Can’t forget about this one, although it is really a nice to have rather than a critical item! All the bosses you expect to find in a Kirby game make appearances though they are not the end level fights of the past. And yes this includes the annoying thunder cloud thing with an eye, who is as aggravating in Epic Yarn as he is in all the other games.

Beyond the check-list Epic Yarn also has a very good soundtrack that really compliments the levels. The music is not necessarily something that you’ll want to listen to when you’re not playing but it’s perfect for traversing through the game. An added bonus, if you will.

Nothing in Epic Yarn will blow your mind the way that the levels in say, Super Mario Galaxy do but it is a different kind of genius and deserves a playthrough. If you aren’t at least a little charmed by Kirby’s world, you are probably some kind of frozen heart villain like Mr. Freeze.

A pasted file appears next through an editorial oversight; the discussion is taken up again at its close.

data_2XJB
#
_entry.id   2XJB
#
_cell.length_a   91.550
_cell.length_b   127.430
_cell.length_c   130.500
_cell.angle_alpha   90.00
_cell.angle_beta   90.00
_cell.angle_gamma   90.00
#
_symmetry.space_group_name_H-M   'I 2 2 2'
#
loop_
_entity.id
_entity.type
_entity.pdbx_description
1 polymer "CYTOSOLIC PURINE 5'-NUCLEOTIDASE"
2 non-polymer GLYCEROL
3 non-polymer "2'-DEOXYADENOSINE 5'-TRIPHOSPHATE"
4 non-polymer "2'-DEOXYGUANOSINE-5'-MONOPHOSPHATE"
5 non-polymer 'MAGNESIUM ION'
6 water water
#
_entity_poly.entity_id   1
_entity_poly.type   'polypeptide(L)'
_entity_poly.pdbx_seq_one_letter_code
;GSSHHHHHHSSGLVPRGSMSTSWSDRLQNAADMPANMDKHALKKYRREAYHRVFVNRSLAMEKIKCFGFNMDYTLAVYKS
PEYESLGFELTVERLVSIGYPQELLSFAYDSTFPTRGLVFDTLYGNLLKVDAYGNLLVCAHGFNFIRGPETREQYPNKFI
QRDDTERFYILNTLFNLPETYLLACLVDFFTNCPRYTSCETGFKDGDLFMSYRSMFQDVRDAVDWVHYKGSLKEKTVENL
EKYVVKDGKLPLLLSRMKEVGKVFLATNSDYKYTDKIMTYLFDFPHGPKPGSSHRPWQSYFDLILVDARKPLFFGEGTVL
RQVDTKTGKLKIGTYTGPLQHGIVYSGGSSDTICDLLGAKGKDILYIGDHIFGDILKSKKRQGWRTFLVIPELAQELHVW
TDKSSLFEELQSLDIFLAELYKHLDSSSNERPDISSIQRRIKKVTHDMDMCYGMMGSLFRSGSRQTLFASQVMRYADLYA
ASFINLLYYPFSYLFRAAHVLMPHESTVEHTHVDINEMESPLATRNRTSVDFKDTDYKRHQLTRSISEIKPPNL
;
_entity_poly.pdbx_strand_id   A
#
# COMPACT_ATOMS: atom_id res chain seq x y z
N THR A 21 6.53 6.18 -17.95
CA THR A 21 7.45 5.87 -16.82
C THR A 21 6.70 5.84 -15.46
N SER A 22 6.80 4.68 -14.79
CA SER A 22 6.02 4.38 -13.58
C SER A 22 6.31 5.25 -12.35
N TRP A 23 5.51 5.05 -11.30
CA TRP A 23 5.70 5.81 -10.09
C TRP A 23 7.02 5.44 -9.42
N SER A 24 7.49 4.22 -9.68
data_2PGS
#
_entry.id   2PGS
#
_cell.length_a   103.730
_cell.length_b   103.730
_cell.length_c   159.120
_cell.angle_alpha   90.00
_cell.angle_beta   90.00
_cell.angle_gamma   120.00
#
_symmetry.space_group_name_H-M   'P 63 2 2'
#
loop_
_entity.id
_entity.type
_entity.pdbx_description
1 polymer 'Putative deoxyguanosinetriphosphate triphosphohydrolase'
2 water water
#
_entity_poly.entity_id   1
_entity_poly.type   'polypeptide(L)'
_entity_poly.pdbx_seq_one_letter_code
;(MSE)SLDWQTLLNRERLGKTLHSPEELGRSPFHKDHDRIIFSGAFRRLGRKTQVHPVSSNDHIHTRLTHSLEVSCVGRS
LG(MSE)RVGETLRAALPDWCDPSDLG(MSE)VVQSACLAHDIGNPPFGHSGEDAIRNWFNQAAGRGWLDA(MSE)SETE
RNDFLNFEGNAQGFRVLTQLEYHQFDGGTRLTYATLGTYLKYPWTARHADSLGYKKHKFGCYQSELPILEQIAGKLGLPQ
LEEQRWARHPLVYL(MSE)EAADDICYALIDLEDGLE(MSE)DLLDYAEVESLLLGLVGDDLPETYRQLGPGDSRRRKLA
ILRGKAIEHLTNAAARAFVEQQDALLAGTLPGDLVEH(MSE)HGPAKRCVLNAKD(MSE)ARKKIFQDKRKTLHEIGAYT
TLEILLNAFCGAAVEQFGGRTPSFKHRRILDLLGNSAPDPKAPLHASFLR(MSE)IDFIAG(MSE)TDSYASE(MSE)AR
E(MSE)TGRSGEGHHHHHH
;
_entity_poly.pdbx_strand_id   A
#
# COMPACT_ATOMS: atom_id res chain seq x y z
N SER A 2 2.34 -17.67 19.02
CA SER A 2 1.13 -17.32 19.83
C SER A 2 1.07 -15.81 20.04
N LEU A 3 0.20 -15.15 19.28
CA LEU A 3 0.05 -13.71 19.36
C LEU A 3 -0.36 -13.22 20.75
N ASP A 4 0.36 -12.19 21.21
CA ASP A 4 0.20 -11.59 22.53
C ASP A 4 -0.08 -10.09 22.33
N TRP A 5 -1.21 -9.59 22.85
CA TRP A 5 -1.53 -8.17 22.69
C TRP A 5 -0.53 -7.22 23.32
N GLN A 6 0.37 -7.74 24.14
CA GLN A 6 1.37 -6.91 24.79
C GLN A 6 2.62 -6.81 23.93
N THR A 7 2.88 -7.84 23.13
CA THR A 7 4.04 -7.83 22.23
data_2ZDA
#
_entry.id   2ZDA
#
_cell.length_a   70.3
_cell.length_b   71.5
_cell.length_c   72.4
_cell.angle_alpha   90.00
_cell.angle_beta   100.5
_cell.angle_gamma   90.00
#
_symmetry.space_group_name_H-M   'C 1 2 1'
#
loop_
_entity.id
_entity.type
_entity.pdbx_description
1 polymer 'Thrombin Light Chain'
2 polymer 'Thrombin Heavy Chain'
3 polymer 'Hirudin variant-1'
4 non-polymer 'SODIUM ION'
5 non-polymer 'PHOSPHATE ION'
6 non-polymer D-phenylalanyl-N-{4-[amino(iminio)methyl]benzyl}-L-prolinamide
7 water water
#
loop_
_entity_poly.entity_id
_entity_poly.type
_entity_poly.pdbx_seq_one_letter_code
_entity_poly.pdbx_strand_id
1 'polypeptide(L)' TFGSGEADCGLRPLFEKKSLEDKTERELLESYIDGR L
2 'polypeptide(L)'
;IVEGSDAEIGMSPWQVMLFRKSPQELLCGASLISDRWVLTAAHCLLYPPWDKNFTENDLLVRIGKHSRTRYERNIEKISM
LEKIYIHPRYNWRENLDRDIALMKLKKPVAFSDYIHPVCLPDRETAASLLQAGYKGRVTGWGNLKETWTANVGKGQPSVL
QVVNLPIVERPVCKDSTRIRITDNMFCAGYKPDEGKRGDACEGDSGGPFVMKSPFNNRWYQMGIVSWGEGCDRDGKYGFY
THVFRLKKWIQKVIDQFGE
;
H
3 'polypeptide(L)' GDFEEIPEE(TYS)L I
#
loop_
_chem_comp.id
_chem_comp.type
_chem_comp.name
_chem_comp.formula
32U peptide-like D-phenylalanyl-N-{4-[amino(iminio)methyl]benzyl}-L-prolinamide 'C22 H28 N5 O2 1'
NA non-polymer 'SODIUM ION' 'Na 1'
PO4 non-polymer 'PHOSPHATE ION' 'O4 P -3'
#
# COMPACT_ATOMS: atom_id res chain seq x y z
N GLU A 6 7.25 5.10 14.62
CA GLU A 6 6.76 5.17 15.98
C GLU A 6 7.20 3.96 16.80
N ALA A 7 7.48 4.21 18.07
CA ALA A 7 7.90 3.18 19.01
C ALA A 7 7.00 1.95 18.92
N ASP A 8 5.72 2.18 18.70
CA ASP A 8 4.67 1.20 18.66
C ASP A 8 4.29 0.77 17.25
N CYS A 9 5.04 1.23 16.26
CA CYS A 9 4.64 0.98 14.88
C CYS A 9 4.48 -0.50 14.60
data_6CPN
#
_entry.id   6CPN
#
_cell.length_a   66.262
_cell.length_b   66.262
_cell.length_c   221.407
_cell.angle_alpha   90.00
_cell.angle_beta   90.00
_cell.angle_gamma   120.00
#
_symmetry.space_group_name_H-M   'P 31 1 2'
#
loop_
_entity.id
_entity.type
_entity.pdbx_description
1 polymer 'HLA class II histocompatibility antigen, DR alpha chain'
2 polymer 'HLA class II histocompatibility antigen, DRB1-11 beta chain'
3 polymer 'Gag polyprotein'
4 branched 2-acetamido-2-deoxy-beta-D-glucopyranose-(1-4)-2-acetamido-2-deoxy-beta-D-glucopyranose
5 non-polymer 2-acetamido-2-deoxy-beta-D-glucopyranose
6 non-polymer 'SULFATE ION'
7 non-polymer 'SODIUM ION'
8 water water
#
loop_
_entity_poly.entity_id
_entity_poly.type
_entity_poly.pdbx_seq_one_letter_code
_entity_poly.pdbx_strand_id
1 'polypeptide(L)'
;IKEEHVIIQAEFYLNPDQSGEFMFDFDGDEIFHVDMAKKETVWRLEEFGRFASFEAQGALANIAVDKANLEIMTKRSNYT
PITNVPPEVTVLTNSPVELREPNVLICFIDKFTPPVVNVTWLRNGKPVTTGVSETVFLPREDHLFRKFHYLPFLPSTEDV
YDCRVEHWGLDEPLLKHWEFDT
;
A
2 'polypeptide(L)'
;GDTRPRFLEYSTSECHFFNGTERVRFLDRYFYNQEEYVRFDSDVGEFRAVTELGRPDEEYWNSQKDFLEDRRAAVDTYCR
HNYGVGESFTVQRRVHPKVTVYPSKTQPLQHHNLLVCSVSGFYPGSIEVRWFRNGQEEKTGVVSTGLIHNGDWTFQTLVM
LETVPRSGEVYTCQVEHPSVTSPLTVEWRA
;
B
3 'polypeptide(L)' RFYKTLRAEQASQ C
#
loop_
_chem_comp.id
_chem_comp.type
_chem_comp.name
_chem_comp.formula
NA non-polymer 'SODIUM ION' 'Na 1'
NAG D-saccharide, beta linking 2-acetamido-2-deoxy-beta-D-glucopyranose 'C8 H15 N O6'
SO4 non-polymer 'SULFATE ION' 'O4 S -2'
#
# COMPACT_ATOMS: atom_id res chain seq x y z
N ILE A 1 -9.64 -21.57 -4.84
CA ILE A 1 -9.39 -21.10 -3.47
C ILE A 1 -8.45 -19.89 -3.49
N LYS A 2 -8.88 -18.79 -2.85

Jasper Batt Jr Is Going To Drive Me Insane

I realize the point of the final boss battle in No More Heroes 2 is to be completely crazy and hard, but I am going to lose my mind before I beat him. The bosses before him are often quite challenging but there’s a trick to beating them that is somewhat easy to decipher if a bit difficult to execute, which is something that isn’t present in the last fight.

Batt Jr’s first form is easy peasy, same with the second. But when he turns into Pizza Batt Man it just becomes ridiculous, especially when he spams the nearly undodgeable three teleport combo move. He once performed that particular move six times in a row, needless to say I didn’t get a word in edgewise.